Friday, June 19, 2015

Lesson II: Fragrance Concentrations

The concentration of a fragrance refers to the amount of perfume oil that is mixed with a solvent (the solvent most commonly being alcohol). The higher the perfume oil content, the stronger the fragrance  concentration will be. Conversely, the higher the solvent content, the weaker the fragrance concentration will be. With this in mind, we'll explore the most common concentrations of fragrance on the market.


  • Parfum: 20-30% 
  • Eau de Parfum (EDP): 15-20%
  • Eau de Toilette (EDT): 10-15%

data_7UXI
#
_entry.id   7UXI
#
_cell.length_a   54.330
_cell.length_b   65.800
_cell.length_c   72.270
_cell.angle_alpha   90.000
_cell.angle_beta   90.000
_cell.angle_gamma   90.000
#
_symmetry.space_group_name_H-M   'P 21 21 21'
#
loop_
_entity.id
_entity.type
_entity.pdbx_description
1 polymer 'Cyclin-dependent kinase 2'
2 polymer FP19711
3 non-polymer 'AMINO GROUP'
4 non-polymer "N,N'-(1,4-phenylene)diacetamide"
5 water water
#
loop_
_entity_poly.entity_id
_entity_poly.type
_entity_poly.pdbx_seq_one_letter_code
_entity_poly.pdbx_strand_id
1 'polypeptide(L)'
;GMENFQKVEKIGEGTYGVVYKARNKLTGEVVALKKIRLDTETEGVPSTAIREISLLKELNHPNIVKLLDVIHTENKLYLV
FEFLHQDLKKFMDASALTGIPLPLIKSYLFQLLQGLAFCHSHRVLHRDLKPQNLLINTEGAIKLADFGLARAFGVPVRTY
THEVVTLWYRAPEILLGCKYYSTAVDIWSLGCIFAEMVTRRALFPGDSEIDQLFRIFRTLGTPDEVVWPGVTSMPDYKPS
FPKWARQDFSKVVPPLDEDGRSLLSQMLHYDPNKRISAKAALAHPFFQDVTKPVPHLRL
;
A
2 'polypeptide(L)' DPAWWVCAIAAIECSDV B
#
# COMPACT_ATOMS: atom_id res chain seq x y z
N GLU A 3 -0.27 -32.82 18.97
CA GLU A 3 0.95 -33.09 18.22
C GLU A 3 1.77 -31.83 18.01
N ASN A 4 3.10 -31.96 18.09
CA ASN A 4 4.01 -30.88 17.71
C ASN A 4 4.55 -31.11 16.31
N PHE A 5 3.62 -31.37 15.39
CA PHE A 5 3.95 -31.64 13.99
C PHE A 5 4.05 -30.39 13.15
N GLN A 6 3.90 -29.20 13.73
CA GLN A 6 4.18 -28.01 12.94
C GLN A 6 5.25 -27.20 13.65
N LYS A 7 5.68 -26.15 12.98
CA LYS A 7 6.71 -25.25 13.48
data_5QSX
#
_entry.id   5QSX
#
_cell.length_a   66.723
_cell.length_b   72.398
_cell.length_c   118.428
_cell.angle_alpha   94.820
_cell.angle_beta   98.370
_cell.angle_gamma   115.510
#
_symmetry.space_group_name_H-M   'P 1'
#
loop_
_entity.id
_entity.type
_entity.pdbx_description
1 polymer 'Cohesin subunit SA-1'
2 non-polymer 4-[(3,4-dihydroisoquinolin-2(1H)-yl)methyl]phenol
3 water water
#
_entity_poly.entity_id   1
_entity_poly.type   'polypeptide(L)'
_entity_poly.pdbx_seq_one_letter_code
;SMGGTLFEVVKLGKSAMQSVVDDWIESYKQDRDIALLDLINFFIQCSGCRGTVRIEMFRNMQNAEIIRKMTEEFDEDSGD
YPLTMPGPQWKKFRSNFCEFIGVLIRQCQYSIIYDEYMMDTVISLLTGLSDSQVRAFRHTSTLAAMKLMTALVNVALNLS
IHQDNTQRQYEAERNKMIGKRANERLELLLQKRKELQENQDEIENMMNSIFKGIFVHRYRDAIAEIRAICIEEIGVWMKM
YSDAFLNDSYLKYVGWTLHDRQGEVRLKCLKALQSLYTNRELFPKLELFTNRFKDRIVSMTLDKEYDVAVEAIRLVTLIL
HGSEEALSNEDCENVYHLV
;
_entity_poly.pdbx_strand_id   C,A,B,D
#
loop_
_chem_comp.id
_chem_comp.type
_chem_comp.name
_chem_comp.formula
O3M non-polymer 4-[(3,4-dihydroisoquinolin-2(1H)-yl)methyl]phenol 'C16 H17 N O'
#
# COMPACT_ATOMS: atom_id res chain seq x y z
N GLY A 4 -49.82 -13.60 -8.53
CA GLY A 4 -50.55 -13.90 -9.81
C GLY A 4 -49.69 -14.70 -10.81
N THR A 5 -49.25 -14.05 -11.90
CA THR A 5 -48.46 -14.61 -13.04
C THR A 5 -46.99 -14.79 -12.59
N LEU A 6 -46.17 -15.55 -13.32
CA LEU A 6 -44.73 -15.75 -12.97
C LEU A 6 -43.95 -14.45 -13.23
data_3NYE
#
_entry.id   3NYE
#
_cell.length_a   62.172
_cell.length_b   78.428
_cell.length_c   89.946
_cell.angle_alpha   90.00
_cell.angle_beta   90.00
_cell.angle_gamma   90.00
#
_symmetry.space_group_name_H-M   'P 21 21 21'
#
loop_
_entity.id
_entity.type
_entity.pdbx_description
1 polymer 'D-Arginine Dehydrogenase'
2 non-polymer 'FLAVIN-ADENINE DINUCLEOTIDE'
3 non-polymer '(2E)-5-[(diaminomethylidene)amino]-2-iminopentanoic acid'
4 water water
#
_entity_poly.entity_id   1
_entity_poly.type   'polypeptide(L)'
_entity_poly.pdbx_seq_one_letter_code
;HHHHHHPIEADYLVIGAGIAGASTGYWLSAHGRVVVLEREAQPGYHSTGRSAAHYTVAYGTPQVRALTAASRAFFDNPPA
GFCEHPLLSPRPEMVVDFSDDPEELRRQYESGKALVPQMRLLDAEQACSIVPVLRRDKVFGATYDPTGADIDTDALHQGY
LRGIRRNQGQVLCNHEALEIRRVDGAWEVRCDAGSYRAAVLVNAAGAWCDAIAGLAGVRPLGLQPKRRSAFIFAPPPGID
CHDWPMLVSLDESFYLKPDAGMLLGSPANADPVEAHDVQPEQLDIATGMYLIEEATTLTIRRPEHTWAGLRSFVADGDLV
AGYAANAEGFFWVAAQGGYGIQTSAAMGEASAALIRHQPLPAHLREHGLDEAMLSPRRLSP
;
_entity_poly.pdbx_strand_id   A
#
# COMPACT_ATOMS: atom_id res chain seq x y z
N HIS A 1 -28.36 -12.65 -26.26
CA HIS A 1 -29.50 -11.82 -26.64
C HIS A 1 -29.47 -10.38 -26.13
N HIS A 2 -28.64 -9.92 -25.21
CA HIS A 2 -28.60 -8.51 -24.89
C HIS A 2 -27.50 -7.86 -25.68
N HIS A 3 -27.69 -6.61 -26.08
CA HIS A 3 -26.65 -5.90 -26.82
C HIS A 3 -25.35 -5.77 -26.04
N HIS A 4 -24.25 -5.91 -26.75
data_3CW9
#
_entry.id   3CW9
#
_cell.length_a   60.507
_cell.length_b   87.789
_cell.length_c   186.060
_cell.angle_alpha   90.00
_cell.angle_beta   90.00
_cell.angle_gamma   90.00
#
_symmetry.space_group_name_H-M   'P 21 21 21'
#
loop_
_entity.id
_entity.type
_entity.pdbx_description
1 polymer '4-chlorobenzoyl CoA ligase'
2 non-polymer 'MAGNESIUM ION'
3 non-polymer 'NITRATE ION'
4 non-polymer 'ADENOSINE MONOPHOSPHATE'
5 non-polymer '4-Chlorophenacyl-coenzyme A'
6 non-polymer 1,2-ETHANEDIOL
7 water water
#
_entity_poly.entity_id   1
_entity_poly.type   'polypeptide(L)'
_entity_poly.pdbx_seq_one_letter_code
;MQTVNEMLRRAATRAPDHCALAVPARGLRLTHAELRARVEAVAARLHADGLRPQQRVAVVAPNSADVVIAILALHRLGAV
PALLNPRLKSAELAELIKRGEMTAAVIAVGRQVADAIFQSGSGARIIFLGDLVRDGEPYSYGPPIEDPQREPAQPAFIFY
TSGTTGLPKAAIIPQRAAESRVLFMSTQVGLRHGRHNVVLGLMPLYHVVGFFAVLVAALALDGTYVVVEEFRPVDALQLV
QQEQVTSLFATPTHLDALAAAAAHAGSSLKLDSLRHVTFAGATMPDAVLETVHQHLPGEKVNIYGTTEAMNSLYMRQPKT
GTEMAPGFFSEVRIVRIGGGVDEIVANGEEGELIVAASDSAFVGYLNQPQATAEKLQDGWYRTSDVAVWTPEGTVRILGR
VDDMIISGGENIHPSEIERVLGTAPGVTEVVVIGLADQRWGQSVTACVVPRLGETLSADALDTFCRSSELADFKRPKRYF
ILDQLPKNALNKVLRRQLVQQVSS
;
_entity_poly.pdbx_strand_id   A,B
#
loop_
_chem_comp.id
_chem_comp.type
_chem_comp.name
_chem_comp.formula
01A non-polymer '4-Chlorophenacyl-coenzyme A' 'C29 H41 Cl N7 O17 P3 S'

• Eau de Cologne (EDC): 2-4%
  • Eau Fraiche: 1-3%

As I'm sure you can guess, the fragrances which contain the highest perfume oil content will be the strongest and longest lasting (as well as the most expensive!). Many times, individuals will favor Parfum and EDP in the cooler months, and reach for EDT, EDC, and Eau Fraiche in the warmer months. This is simply because the more highly concentrated fragrances can feel a bit stuffy and heavy in the hot summer air (and warm, sweaty skin tends to amplify scent). Of course, there is no rule, and this choice is usually made dependent upon the specific fragrance. For example, wearing an EDP with primarily floral or citrus notes will often register as lighter, airier, and fresher, versus an EDP with heavy oriental or vanilla notes.

Thanks for reading!

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